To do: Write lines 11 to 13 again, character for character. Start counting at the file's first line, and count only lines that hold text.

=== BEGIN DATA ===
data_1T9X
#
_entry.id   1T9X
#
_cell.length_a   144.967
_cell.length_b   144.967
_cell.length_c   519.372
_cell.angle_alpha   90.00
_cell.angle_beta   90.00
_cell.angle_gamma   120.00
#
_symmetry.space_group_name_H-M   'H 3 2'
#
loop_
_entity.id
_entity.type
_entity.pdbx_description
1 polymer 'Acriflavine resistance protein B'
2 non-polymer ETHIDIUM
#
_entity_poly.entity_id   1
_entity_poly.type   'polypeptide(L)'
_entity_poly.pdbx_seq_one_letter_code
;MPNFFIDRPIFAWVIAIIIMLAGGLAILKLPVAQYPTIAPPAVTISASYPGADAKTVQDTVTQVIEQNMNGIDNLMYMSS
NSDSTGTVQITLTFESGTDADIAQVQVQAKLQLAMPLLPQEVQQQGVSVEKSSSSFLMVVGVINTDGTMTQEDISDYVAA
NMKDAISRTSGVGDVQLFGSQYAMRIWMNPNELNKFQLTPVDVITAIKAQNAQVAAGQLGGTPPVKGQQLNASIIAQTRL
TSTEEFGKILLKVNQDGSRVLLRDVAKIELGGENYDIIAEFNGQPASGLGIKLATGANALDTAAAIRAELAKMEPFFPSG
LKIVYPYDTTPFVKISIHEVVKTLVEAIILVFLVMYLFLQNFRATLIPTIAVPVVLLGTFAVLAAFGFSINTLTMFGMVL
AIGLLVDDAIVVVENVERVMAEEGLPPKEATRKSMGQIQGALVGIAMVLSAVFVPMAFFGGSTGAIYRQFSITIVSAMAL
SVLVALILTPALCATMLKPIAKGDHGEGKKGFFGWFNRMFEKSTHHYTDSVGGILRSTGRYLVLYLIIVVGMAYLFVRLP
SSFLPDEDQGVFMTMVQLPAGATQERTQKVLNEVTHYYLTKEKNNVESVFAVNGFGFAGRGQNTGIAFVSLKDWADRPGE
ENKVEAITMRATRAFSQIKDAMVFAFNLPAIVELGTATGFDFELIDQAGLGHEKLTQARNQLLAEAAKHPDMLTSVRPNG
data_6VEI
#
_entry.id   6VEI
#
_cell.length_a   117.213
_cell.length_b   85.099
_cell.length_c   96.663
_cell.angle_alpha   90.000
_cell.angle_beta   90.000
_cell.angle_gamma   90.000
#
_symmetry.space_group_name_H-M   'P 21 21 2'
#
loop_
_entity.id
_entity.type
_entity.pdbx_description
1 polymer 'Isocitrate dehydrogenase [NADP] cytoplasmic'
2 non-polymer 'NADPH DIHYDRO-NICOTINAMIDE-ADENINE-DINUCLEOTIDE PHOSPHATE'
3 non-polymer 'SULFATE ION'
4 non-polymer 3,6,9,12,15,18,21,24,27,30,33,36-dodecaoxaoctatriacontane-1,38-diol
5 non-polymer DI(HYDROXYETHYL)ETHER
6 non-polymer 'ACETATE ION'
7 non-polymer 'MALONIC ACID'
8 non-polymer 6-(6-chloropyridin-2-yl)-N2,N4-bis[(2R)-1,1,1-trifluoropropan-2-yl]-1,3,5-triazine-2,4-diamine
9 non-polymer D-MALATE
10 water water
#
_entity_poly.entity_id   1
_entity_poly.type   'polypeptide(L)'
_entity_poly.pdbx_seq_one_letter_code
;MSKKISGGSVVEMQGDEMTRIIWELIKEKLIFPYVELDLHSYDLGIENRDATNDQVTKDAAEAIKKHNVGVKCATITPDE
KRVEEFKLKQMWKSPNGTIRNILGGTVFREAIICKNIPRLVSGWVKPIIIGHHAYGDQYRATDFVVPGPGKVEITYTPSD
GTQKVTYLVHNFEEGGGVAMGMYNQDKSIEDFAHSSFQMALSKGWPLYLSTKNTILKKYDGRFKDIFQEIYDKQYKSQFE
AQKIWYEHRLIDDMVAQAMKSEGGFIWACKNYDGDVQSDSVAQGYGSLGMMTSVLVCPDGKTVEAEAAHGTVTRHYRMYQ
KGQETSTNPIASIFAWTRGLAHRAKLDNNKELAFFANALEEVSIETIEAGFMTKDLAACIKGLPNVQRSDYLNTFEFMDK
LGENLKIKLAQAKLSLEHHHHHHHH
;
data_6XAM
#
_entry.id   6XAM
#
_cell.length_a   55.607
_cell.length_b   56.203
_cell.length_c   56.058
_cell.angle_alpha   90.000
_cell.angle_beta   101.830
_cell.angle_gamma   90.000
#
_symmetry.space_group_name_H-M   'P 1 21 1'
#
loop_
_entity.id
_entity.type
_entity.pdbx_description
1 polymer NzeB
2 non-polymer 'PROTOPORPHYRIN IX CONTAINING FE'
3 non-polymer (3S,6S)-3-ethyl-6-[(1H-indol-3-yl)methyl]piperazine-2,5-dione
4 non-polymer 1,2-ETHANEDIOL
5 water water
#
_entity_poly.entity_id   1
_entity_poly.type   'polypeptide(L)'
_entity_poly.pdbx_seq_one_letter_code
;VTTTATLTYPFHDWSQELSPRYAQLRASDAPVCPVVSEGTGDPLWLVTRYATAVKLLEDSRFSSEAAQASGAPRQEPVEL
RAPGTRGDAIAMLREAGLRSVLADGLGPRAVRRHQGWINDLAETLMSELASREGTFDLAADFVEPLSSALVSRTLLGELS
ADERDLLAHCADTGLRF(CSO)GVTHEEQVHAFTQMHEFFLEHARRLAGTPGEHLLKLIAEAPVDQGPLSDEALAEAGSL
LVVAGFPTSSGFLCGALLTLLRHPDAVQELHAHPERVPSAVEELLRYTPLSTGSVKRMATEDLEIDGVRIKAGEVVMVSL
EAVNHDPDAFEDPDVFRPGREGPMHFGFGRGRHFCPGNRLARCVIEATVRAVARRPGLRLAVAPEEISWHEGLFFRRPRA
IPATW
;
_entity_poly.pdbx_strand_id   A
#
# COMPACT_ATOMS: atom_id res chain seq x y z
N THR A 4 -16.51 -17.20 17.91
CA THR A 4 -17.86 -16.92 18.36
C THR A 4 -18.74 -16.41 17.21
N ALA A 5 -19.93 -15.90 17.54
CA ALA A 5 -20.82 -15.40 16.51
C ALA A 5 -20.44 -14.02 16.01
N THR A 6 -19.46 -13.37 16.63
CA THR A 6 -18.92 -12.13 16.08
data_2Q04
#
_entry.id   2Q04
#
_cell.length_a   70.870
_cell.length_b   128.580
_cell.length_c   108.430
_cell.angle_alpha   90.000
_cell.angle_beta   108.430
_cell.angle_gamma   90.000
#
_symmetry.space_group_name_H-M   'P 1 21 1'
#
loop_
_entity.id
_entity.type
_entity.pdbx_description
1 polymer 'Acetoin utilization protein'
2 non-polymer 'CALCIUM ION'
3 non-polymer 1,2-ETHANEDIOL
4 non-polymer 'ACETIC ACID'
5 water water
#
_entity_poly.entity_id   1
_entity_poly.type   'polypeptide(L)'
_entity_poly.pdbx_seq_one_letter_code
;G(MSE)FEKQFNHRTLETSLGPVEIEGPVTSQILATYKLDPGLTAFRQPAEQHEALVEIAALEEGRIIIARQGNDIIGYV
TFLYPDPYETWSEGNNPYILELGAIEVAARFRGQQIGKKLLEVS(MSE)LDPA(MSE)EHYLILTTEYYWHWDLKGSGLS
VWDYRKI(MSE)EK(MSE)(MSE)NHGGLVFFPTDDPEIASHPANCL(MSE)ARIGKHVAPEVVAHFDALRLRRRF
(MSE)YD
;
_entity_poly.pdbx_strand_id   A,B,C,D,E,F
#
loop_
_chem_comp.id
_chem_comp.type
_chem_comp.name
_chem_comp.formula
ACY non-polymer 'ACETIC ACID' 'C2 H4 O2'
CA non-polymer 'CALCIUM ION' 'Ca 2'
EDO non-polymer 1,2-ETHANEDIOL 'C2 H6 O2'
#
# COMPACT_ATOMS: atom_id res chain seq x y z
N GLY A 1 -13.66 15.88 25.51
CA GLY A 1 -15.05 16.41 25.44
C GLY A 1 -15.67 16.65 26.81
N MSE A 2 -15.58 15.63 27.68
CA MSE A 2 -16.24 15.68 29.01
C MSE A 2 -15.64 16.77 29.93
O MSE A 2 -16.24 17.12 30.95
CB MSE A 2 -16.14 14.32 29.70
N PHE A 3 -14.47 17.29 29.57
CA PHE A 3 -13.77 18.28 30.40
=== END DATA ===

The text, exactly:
#
_symmetry.space_group_name_H-M   'H 3 2'
#